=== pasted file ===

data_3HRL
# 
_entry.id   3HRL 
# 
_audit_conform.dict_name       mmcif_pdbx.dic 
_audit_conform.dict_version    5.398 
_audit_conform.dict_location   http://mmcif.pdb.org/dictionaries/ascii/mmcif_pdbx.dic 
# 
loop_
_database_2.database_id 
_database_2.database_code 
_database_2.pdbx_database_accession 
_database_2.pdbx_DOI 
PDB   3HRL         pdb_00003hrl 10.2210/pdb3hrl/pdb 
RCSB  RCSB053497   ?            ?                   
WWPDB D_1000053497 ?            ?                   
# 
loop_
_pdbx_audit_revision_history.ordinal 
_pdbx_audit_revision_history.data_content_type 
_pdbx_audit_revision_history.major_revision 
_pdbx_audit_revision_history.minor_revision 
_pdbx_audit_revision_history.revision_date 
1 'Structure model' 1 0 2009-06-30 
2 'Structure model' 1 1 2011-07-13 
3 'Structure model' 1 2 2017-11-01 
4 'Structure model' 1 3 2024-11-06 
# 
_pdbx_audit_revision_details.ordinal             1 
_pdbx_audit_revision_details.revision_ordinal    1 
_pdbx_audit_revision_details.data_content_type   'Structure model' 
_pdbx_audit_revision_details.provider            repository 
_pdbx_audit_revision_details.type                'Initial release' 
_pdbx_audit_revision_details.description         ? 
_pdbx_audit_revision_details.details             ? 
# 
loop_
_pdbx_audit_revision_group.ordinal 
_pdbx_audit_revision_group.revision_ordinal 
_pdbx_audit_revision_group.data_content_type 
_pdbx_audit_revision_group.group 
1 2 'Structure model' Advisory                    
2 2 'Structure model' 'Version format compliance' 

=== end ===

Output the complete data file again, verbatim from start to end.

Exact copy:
data_3HRL
# 
_entry.id   3HRL 
# 
_audit_conform.dict_name       mmcif_pdbx.dic 
_audit_conform.dict_version    5.398 
_audit_conform.dict_location   http://mmcif.pdb.org/dictionaries/ascii/mmcif_pdbx.dic 
# 
loop_
_database_2.database_id 
_database_2.database_code 
_database_2.pdbx_database_accession 
_database_2.pdbx_DOI 
PDB   3HRL         pdb_00003hrl 10.2210/pdb3hrl/pdb 
RCSB  RCSB053497   ?            ?                   
WWPDB D_1000053497 ?            ?                   
# 
loop_
_pdbx_audit_revision_history.ordinal 
_pdbx_audit_revision_history.data_content_type 
_pdbx_audit_revision_history.major_revision 
_pdbx_audit_revision_history.minor_revision 
_pdbx_audit_revision_history.revision_date 
1 'Structure model' 1 0 2009-06-30 
2 'Structure model' 1 1 2011-07-13 
3 'Structure model' 1 2 2017-11-01 
4 'Structure model' 1 3 2024-11-06 
# 
_pdbx_audit_revision_details.ordinal             1 
_pdbx_audit_revision_details.revision_ordinal    1 
_pdbx_audit_revision_details.data_content_type   'Structure model' 
_pdbx_audit_revision_details.provider            repository 
_pdbx_audit_revision_details.type                'Initial release' 
_pdbx_audit_revision_details.description         ? 
_pdbx_audit_revision_details.details             ? 
# 
loop_
_pdbx_audit_revision_group.ordinal 
_pdbx_audit_revision_group.revision_ordinal 
_pdbx_audit_revision_group.data_content_type 
_pdbx_audit_revision_group.group 
1 2 'Structure model' Advisory                    
2 2 'Structure model' 'Version format compliance' 